{[ promptMessage ]}

Bookmark it

{[ promptMessage ]}

ELL Rx Paleogeography 2011

ELL Rx Paleogeography 2011 - EAS 1700 The Rock Cycle...

Info iconThis preview shows pages 1–2. Sign up to view the full content.

View Full Document Right Arrow Icon
EAS 1700, The Rock Cycle, Sediment, and Paleogeography Page 1 of 8 9 February 2011 T HE R OCK C YCLE , S EDIMENT , AND P ALEOGEOGRAPHY I NTRODUCTION All parts of the earth system are involved in one great geochemical cycle. The mainly solar- powered parts are known as the exogenic cycle ; and the mostly fission-powered parts, featured in the first laboratory exercise, are known as the endogenic cycle . The rock cycle exists at the interface between the two, as accompanying diagrams explain. The sedimentary rock featured in the exercise on stratigraphic correlation and the time scale represents material that was caught at one stage in the rock cycle sometime between the Cambrian and Devonian, and has stayed there ever since. Uplift and erosion begin the recycling of one generation of rock into another, most often by way of sediment. Uplift and erosion are concentrated in episodes of mountain building like the one that left the Taconic unconformity as a big bite out of the Cambrian-Silurian correlation chart: the Taconic Orogeny. Typically, the route to the next generation of sedimentary rocks begins in eroding uplands along the boundary of a tectonic plate, and runs downhill from there along a course something like this: Weathering 1 : weathering to “immature” sediment (generally close to source): CO 2 + H 2 O + igneous rock (feldspar, mica, quartz) rock fragments + ions in solution weathering to “mature” sediment (generally far downstream from source): CO 2 + H 2 O + rock fragments quartz + clays + ions in solution Deposition of siliciclastics (mostly in sedimentary basins downstream from the mountains): deposition of “immature” sediment (generally in basins along the plate boundary): rock fragments redbeds (on continents) or graywacke (along volcanic arcs) deposition of “mature” sediment (farther downstream and commonly far from plate boundaries): quartz + clay quartz sandstone + clay shale Deposition of carbonates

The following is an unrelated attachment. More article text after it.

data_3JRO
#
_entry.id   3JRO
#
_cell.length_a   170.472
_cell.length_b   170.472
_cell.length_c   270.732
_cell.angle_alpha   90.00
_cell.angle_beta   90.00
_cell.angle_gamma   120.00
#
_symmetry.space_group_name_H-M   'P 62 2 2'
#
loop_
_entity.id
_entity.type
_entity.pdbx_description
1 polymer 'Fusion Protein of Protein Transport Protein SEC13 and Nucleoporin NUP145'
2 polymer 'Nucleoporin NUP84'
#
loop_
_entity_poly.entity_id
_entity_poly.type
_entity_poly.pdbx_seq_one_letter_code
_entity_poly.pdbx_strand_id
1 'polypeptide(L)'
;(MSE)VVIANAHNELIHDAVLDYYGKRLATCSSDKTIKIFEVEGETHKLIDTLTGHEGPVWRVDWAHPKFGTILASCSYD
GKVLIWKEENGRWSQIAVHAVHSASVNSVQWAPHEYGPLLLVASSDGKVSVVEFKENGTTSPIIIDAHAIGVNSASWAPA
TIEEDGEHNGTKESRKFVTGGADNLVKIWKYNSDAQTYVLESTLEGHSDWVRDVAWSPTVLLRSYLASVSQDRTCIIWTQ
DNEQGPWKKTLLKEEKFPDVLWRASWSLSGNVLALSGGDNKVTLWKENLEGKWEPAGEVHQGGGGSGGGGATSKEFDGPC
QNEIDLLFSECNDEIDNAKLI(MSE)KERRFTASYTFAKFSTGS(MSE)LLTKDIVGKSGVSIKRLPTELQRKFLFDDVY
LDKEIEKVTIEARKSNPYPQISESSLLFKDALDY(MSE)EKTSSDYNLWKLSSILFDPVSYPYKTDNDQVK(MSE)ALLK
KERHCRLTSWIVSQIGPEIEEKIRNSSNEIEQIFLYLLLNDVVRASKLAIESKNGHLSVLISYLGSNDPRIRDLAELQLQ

Background image of page 1

Info iconThis preview has intentionally blurred sections. Sign up to view the full version.

View Full Document Right Arrow Icon
Image of page 2
This is the end of the preview. Sign up to access the rest of the document.

{[ snackBarMessage ]}